Will veterans’ families have to pay Georgia to be buried together? (
The Georgia House Appropriations Committee asked auditors to review the state’s veterans services and figure out if there were ways the state could come up with more money to help Georgia’s Vets. At least one of the money-raising suggestions auditors offered is bound to get the attention of lawmakers, and veterans. And not necessarily in a good way. The state’s Department of Veterans Services spends about $40 million a year in state, federal and other types of funding. About two-thirds of it goes for nursing home services for veterans. Some of the suggestions auditors made involved getting more federally-funded or -subsidized health care benefits and getting counties and local service organizations to become more financially involved. And then there’s getting families to pay for the interment of veterans’ spouses and dependents at veterans cemeteries. Taxpayers cover the full burial cost for spouses and dependents of veterans at state veterans cemeteries. Auditors found that six of 10 states that they looked at charged interment fees to bury spouses and dependents. Interment fees ranged from $300 to $700 to provide cemetery services for a casket burial. In fiscal 2015, which ended June 30, about 21 percent of the 414 burials at the state’s veterans cemeteries were of spouses and dependents of veterans. The report said charging a $500 fee per burial would raise an additional $43,500 a year  in revenue, a tiny fraction of what the agency spends. In a state with a long history of reverence for veterans, that would be a tough sell in the General Assembly, which would likely have to change state law to allow the fees.

Congressional Gold Medal goes out to two WWII veterans (KXRM-Colorado Springs)
Two World War II veterans were honored during a Congressional Gold Medal ceremony Wednesday afternoon in Colorado Springs. They were both part of the Civil Air Patrol that was created six days before the attack on Pearl Harbor. “It is patriotism in its purest form,” said Brigadier General Jerome Limoge. “Asking for nothing in return, getting very little but knowing just the satisfaction of taking care of their country.” Karen Madsen shared stories of her dad, Colonel Madsen, who was honored with the Congressional Cold Medal. “To be the child of this man who not only loved to fly, but who worked so hard to build to Colorado Civil Air Patrol is both an honor and a privilege,” said Madsen. Commander Siergiej was the second person to receive the medal. He got a little emotional during his speech and said he is deeply humbled for the recognition. “We were all first generation Americans, some of us, and we were taught a lot of things like discipline and honesty,” said Commander Siergiej. The Commander said although it’s an honor, none of it would have been possible without the woman he’s called his wife for over 60 years now. “When you’re an aviator and you kiss your wife in the morning she doesn’t know whether you’re coming back or not and she never complained, never, and yet I knew how she felt,” said Commander Siergiej.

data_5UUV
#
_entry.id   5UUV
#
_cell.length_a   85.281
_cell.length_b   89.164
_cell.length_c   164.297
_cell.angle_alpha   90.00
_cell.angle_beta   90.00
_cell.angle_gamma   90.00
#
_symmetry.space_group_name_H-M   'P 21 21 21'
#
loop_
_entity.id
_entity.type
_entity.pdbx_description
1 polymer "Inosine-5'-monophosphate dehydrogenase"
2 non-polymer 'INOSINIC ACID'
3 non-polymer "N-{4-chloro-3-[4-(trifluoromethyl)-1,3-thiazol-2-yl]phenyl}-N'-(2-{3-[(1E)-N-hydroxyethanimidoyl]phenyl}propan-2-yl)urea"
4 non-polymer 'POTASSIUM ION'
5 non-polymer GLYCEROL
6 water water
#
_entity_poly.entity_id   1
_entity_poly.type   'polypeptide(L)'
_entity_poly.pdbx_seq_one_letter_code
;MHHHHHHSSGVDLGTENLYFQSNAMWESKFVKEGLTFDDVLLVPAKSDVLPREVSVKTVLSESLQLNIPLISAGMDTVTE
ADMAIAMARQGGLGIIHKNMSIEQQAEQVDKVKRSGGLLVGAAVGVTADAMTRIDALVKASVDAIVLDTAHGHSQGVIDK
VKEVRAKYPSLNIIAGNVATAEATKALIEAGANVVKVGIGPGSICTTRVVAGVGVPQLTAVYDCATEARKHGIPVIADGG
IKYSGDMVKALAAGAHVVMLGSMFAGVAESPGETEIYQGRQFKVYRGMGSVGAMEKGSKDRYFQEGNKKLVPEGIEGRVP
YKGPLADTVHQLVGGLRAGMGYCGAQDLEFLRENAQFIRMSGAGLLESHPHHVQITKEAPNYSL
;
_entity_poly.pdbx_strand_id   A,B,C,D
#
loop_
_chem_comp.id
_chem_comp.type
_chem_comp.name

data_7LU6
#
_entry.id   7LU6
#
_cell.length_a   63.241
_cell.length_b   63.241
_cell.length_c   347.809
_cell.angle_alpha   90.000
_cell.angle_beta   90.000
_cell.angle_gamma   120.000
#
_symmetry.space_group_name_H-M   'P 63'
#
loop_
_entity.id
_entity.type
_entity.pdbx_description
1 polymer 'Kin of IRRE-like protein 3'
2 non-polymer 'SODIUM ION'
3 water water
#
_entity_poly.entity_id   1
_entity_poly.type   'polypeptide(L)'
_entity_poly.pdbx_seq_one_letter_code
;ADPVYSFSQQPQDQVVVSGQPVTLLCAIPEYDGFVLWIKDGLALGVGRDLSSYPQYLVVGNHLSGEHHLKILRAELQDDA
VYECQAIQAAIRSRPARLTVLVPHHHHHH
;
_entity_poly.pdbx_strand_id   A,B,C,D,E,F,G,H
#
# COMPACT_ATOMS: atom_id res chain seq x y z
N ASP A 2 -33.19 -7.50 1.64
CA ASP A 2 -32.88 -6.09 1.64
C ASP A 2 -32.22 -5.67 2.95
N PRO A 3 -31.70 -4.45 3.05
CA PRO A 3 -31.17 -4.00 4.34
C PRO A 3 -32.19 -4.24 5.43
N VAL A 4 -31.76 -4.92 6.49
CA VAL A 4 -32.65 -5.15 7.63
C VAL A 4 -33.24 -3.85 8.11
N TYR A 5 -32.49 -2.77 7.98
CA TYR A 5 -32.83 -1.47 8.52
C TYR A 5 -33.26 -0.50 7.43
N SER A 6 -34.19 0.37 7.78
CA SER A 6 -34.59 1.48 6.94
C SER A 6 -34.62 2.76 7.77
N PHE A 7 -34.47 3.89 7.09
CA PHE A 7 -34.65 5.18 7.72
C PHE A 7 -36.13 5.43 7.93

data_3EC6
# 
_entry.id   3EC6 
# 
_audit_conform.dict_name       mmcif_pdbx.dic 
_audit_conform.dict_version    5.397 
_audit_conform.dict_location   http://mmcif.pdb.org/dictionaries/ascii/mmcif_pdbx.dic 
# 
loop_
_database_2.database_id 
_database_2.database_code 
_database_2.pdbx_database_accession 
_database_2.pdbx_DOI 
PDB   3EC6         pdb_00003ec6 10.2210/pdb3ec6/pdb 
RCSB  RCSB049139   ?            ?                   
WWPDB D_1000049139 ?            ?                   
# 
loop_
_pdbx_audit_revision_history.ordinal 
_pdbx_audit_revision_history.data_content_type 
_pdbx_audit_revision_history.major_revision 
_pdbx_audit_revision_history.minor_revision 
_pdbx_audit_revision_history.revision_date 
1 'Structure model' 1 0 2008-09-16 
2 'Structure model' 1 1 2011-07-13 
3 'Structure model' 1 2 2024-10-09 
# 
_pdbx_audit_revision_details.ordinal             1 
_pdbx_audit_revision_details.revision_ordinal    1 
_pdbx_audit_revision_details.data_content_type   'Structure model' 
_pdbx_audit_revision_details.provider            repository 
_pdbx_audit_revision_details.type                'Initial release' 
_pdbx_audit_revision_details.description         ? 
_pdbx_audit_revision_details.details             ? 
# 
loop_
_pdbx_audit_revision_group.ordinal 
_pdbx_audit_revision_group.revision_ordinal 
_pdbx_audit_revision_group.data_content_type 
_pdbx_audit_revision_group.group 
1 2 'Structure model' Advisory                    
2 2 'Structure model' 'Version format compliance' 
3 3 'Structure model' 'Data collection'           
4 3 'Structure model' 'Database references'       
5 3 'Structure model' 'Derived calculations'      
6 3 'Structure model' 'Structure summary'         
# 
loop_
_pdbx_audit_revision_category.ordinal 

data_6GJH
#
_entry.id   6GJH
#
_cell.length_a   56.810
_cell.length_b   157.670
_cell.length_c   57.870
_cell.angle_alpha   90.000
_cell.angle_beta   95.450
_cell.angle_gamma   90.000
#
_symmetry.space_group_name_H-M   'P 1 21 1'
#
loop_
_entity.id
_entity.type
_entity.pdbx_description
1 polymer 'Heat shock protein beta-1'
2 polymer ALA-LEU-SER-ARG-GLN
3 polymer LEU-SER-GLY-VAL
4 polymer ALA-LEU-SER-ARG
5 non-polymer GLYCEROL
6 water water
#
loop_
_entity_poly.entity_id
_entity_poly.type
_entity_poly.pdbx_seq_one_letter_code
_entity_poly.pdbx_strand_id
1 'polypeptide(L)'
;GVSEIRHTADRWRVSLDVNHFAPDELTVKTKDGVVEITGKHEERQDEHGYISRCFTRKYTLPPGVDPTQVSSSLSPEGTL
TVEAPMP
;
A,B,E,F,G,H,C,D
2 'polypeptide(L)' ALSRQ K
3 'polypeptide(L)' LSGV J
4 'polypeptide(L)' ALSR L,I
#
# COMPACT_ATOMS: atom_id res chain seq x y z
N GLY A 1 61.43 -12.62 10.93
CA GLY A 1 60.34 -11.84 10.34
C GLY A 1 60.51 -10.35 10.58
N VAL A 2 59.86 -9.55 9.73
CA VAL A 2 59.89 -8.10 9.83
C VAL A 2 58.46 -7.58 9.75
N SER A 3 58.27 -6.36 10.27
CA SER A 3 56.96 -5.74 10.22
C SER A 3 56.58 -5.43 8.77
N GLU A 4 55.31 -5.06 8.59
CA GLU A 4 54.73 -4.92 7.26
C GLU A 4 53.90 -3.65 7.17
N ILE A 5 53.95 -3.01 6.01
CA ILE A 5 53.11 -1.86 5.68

4 Ohio WWII veterans honored by France (Military Times)
Four military veterans from Ohio who helped liberate France during World War II have been awarded prestigious medals by an official of that country. The combat veterans were presented with France’s Medal of Knight of the Legion of Honor in a ceremony Wednesday at the Ohio Statehouse. Vincent Floreani, the French Consul General for the Midwest States, awarded the medals to 90-year-old Neal Burdette of Lancaster; 91-year-old Bernard Eshelman of Columbus; 89-year-old Vernon Miller of Huber Heights; and 94-year-old George Zwahlen of Hopewell. The Legion of Honor was created by Napoleon in 1802, and is presented to “those who have achieved remarkable deeds for France.” People who have been named Knights of the French Legion of Honor include those in the military, government, industry and the arts.

George Sakato, WWII Medal of Honor recipient, dies at 94 (
“Roly-poly” is how George T. Sakato described his teenage self. To hear him tell it, he was almost a parody of a heroic figure — small, round and none too fit. He was slimmer by the time he joined the Army but still so short that he had to march double-time to keep up. He had brio. He was funny — he got in trouble for jokes he cracked at his superiors’ expense — and he had volunteered for service during one of the bloodiest periods of World War ll. But he was too puny even to carry his own gear. When they marched uphill, buddies carried his pack for him. Even so “I’m always the last one up that hill,” he said. Six decades later, Sakato still appeared bewildered that his combat days ended as they did, with his belated receipt of the Medal of Honor for his actions in France in 1944. He received it, for, of all things, climbing a hill. “How I got the medal, I don’t know,” Sakato said in an interview with PBS. “Others deserve this much more.” Sakato, a private in Company E, Third Platoon, 442nd Regimental Combat Team — a segregated Japanese-American unit — died Wednesday in Denver. He was 94. He had earlier been awarded the Distinguished Service Cross for his actions on Oct. 29, 1944. But 55 years later, he got a call from a general inviting him to Washington. The general said his cross would be upgraded to the Medal of Honor, the military’s highest honor, and he would receive it with nearly two dozen other Japanese-American serviceman — including U.S. Sen. Daniel Inouye of Hawaii.